Before a field trip during summer camp to some water park in the middle of nowhere, Inland Empire, they rounded all the little girls into the computer room, closed the doors, and told us to change into our bathing suits. No feasible alternative—there were about 80 girls but only 6 bathroom stalls for the whole elementary school. I was six: young enough to be the darling of the camp counselors but old enough to notice the newfound dimples on my thighs. I squirmed under a beach towel to keep myself covered while other girls hid in corners and the rest ran around the room naked. Later that day, I noticed that some of the fifth graders were wearing mascara; it streamed down their faces as the lazy river swept us along. 

When I was about eight years old, I took a shower while a friend was visiting my house for a playdate. It was winding down; she was waiting for her mom. I heard the sliding door of the bathroom creak before she opened the shower curtain a crack and looked inside. We made eye contact, and I didn’t say anything. She laughed, told me it was okay, that it was normal, even, to shower with friends. 

I guess so, I guess it was okay. We were young. 

If you made it onto a sports team in high school you were expected to change in a special section of the locker room—the girls on varsity would each get this human-sized locker, and in the middle there was a huge table always stocked with snacks. I tried not to observe too closely, but I noticed the girls on the swim team seemed the most comfortable, walking around nude and unbothered with one-piece speedos slung over their shoulders.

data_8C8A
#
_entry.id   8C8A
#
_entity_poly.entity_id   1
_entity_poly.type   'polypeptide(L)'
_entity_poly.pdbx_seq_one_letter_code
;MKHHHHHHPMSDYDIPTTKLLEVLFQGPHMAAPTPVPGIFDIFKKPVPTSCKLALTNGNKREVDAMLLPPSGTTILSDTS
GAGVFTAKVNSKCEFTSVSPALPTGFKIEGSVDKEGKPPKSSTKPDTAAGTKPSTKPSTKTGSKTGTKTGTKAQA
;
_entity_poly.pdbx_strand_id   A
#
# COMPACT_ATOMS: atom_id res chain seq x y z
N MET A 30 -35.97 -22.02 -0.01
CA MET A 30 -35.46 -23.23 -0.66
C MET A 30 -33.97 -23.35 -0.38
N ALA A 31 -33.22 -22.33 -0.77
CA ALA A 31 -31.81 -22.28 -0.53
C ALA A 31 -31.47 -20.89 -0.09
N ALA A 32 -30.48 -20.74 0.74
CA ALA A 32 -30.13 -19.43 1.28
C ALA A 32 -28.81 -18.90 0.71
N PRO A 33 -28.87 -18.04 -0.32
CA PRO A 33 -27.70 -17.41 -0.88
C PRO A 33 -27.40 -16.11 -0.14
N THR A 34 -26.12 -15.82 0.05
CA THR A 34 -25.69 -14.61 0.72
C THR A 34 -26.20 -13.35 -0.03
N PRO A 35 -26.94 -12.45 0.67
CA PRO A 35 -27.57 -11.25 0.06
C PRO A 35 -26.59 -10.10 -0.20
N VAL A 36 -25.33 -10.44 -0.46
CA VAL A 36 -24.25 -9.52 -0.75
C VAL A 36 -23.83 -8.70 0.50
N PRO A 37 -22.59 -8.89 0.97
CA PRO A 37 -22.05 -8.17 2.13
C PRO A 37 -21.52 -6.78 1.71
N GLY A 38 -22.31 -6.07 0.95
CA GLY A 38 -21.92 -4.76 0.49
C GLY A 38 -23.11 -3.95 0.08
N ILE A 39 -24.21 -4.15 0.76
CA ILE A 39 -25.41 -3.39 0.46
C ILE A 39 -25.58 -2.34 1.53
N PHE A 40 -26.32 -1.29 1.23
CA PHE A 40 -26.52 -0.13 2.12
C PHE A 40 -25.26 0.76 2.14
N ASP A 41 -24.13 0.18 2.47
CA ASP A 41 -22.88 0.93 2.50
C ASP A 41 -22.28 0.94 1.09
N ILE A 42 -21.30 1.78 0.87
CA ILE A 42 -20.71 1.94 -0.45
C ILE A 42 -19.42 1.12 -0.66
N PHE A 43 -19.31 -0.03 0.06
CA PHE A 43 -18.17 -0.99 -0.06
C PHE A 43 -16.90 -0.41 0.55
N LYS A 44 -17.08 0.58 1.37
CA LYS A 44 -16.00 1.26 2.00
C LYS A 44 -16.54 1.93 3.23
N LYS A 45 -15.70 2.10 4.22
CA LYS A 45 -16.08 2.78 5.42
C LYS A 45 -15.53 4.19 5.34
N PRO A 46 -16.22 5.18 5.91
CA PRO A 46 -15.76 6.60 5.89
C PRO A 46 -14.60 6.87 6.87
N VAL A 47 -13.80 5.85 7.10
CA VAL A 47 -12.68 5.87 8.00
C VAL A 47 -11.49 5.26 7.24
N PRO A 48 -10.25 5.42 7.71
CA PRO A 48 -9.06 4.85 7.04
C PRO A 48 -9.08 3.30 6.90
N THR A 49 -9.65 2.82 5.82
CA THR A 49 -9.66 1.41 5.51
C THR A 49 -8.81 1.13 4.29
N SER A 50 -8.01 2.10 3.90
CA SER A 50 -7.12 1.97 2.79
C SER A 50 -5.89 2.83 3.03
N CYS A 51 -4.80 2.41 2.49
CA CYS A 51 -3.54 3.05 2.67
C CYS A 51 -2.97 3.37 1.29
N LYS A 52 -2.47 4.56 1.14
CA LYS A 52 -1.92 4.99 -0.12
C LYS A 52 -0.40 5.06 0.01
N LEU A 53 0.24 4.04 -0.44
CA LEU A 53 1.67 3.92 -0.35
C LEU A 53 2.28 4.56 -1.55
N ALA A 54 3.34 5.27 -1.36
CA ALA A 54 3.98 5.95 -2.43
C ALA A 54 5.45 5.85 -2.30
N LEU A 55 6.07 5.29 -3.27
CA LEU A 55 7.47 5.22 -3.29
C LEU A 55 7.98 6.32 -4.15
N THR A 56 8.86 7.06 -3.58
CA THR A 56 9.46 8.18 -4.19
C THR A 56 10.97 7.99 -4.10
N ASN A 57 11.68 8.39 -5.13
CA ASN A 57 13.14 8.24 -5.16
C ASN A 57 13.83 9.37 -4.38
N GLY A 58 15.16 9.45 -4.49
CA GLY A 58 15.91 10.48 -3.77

I used to leave my sixth period class early every day to snag a chance to change in a bathroom stall. It worked great, except there was a girl who shat there every day at 1:30 p.m. like clockwork—a dump with a smell that physically slapped you in the face. But the other stalls would get snatched up by the girls on the basketball team who decided to wear thongs to school when they knew they had a strength training session scheduled an hour after lunch break ended. 

He said there’d be a bathroom at the beach.

I had told him I could have changed in the car, that I was actually pretty skilled at doing exactly that. He could guard the Prius like a bouncer, and I’d be good to go in 20 seconds. I had told him before how much more comfortable I feel when I’m covered up. How I don’t like my upper back being touched without permission. How I don’t like that strip of skin between the crop top’s end and denim waist’s beginning—that landing strip of belly flesh, always scrunched up and deformed. 

He said there’d be a bathroom I could use, a bathroom closer to the water.  I planned on slipping off my overalls and jumping into a bikini in the quiet and disgusting privacy of a sandy outhouse.

Instead, he holds a turquoise beach towel like a makeshift tent around me as my bare ass bears the sea salt wind. There are tiny, happy crabs on the stained, blue curtain, their eyes prying and beady. I can tell he is looking at me, looking at my naked body and trying to look as though he is not looking. I can catch his pupils. He looks now how I must have looked when we changed in the school’s computer room that day in summer camp.

It’s just the two of us on the beach. It’s taking me longer than I would like because there’s this stupid bow I have to tie around my back, and I’m flustered. It’s windy, and not in a good way. He stalls, pretends to drop the towel a few times as a joke—and the third time, he actually does. The rag drifts down and hits the ground in slow motion. I try to conceal my left nipple before anyone can see it, try to scoop my body into my hands to hide it from no one in particular, and he laughs.

When we finally approach the ocean, I throw an old t-shirt over myself, getting a clump of hair caught in my mouth. He laughs again, and tells me I should just enjoy the water.

“Fitting Rooms” by Sarena Kuhn appeared in Issue 40 of Berkeley Fiction Review.

Sarena Kuhn is an undergraduate at the University of California, Berkeley studying civil and environmental engineering. Her work has previously appeared in The Daily Californian and Rafu Shimpo.

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